Cowbane plant

Creative Commons photo credit: Neil Hunt

Safe identification

Please note: never eat something if you cannot identify. Do your research. If using illustrated books, look for reputable photos online to make sure you are definitely picking the correct plant. If in doubt, don’t eat it.

49 Comments

  1. Lawrence

    Thanks for this brilliant blog. I found the fact that the pollen gives the Elderflower their distinctive smell very useful. I saw some flowers this morning but they did not smell very Elderflower like! but this will come later. cheers

  2. Lesley

    Fantastic guide….just what I needed. Lots of sites telling you when to pick and what to make, then vague references to things not to pick but none took the care to show exactly what the shrub and flowers looked like. Huge thank you. I’m now armed for my Elder hunt!

    • Thanks for your kind comment Lesley 🙂 I hope your elderflower hunt is bountiful!

  3. Farida aziz

    Thank you very much for the very useful information. I have an elderflower bush, have had it for nearly four years now. I have not seen any berries. Are there any varieties without berries. Please let me know.

    • That’s really strange! Perhaps there is something wrong with the bush if you are sure it is elderflower?

    • I too have what is supposed to be an elderberry but it also does not fruit and is and evergreen. Honestly I have no idea what it is, does anyone else?

      Susan

  4. lovely clear photos Gemma, I have been making cordial for a few years, but have yet to have a go at champagne, and wondering if you have a recipe by any chance? also, I made a liquer from the berries one year but didn’t like it, but if you know of a nice one, or anything else to make with them maybe you would like to include in your blog? I love elderflower cordial, it is as you say the absolute summery smell, and taste! I’m trying to convince my Sister-in-law to have ago and your photos will be forwarded to her, so thank you!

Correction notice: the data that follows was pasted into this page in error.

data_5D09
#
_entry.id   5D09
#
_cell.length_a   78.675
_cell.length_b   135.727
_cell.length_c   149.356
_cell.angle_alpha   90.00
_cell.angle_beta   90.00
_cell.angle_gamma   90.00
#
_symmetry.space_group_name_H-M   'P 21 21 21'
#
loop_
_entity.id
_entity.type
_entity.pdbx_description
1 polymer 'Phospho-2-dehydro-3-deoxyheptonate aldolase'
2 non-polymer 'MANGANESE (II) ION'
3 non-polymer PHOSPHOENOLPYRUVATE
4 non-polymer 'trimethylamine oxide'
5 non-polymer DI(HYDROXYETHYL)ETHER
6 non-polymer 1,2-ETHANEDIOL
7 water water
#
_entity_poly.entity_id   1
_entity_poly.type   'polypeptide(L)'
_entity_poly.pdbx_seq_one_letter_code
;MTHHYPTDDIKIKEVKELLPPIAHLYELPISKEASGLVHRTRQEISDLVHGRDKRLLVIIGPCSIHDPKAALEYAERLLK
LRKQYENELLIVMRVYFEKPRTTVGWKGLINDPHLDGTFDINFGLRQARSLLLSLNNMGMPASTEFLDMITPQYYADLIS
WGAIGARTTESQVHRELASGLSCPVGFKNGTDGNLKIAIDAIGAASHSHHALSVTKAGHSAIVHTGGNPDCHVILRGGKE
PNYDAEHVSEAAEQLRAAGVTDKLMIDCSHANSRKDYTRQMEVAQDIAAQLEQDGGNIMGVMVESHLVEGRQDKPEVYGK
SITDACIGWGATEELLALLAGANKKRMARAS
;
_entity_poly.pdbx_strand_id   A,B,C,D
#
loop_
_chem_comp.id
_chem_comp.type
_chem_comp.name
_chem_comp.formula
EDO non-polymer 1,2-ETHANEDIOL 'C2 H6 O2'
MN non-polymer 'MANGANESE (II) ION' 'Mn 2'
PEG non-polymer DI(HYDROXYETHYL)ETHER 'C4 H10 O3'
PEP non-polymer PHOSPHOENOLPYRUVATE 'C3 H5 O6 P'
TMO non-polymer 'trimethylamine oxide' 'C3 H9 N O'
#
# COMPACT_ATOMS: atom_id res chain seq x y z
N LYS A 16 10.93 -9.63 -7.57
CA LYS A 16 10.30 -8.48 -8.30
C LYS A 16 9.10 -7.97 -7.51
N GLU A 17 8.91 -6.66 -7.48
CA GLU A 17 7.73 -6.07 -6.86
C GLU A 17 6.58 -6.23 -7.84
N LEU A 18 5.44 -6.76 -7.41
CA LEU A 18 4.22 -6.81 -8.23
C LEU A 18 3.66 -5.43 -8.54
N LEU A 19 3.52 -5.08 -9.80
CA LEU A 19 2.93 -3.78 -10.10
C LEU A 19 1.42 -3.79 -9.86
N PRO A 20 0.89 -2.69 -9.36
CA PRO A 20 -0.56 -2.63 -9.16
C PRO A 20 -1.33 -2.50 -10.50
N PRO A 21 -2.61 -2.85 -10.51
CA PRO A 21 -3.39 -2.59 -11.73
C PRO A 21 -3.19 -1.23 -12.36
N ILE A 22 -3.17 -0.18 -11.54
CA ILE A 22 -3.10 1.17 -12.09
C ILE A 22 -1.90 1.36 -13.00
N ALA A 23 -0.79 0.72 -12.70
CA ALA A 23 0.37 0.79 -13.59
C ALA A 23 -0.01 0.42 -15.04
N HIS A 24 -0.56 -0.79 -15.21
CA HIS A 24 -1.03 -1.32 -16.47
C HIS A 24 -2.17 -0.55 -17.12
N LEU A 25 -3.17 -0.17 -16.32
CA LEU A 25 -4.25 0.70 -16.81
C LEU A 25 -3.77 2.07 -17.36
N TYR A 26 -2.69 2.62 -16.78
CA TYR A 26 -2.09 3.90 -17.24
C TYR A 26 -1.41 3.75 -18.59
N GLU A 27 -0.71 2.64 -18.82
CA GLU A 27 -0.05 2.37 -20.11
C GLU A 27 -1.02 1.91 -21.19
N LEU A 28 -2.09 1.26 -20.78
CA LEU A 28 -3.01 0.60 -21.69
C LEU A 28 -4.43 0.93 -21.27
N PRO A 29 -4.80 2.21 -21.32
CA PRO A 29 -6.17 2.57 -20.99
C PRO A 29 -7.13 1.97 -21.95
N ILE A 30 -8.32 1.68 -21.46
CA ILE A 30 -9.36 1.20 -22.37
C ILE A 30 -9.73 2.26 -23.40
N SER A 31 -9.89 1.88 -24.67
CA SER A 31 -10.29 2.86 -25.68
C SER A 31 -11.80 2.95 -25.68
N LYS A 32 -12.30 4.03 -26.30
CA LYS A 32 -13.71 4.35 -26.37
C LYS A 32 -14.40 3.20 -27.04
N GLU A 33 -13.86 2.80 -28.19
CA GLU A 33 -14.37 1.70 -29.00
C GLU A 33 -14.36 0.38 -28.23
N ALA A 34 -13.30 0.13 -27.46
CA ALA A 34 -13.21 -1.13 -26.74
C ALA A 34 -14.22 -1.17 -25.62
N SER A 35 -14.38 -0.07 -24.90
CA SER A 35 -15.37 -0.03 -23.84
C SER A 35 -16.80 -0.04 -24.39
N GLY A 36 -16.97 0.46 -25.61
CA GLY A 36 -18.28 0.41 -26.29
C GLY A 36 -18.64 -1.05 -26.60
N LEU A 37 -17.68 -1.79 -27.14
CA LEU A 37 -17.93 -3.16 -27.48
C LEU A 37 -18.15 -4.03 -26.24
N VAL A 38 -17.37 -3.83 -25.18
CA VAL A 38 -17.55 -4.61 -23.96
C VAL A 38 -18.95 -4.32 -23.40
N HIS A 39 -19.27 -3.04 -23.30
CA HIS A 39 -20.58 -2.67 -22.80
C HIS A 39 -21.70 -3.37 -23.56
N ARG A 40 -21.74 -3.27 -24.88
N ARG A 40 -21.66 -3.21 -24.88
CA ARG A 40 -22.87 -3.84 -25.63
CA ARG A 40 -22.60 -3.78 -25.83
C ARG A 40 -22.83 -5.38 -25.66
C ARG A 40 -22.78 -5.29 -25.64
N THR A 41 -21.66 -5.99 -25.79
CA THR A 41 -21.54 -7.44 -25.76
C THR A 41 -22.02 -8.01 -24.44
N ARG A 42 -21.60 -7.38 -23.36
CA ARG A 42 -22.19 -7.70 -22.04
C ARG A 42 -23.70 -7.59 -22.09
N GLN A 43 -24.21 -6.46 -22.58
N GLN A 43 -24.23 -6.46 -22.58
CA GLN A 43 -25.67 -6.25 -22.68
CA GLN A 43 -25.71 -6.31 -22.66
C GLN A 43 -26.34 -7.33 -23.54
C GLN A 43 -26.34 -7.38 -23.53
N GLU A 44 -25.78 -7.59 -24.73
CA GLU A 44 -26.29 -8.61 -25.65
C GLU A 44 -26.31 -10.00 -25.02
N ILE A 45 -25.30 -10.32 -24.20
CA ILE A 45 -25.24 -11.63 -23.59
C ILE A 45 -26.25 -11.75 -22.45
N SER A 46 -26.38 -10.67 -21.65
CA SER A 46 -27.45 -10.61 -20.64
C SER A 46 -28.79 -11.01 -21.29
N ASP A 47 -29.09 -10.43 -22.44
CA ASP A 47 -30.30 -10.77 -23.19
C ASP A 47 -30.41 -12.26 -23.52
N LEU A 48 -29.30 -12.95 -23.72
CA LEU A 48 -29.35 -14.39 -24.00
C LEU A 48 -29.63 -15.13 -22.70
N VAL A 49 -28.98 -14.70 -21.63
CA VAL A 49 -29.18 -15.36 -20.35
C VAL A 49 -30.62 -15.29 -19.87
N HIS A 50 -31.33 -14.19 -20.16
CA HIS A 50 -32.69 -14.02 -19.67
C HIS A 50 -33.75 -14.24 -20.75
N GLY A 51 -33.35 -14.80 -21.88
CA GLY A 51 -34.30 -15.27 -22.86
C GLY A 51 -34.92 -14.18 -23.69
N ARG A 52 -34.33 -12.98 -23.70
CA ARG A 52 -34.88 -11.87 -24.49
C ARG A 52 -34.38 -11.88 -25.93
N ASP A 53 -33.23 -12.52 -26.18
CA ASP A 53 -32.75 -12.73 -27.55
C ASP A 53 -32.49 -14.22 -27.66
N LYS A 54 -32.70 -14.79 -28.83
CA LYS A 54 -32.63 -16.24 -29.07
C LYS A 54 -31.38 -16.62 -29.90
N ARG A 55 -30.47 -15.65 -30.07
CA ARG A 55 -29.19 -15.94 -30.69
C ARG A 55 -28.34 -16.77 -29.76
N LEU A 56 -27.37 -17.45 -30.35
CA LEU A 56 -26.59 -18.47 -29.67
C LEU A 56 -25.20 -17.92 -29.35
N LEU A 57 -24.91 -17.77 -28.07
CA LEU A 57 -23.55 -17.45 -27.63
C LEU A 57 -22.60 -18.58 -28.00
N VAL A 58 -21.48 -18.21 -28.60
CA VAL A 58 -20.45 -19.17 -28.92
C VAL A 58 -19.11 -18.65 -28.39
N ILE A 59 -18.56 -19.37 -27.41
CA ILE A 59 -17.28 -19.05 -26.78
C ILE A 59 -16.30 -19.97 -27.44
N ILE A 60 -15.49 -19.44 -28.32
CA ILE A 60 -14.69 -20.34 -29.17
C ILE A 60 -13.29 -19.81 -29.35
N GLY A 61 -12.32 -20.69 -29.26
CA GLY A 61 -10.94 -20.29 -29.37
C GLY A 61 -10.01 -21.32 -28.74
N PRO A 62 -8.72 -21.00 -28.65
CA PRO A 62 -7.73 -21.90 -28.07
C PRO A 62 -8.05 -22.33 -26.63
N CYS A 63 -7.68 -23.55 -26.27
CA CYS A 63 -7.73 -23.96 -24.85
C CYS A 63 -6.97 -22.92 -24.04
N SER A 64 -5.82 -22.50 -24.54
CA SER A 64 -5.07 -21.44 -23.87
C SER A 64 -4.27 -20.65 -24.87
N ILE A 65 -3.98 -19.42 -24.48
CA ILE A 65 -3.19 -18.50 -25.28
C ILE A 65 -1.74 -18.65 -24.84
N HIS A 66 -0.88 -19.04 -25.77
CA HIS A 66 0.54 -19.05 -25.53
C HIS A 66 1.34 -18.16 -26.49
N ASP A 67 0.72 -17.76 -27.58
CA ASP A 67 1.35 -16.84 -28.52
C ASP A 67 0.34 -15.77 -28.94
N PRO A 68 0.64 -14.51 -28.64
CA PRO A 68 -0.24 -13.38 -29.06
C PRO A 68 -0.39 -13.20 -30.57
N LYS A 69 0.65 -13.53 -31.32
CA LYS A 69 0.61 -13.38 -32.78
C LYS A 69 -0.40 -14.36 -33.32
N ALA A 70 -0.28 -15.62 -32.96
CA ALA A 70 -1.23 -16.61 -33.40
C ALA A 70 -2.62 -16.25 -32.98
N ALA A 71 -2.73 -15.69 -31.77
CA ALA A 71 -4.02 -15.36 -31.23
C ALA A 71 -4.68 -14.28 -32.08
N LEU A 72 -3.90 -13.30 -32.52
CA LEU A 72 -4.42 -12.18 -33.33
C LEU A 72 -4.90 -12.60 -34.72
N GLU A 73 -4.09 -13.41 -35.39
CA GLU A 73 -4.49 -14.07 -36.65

5. Louise higgins

    I think I have a elderflower tree the leaves and flowers look the same last year there were little black berries on the tree I cut them all off I took one of the flower stems off last night but it didn’t smell like elderflower is this ok

    • Hi Louise, I would say if you’re not 100% sure don’t pick it. It’s easiest to identify when it’s flowering, partly because the flowers are so fragrant – more so on a warm dry day. Do you have a photo?

  6. Beatrice

    Hi Gemma… thanks for a great outline on elderberries.. wonder if you could just verify for me that picking the flowers from an elderberry BUSH is the same as from a tree.. It put me off from gathering last year because someone had said ‘make sure it’s a tree not a bush, as the bush has poisonous flowers’! I can’t see this myself, because it looks like the elderberry ‘tree’ is the result of a bush growing stronger… but would appreciate your confirmation, please 🙂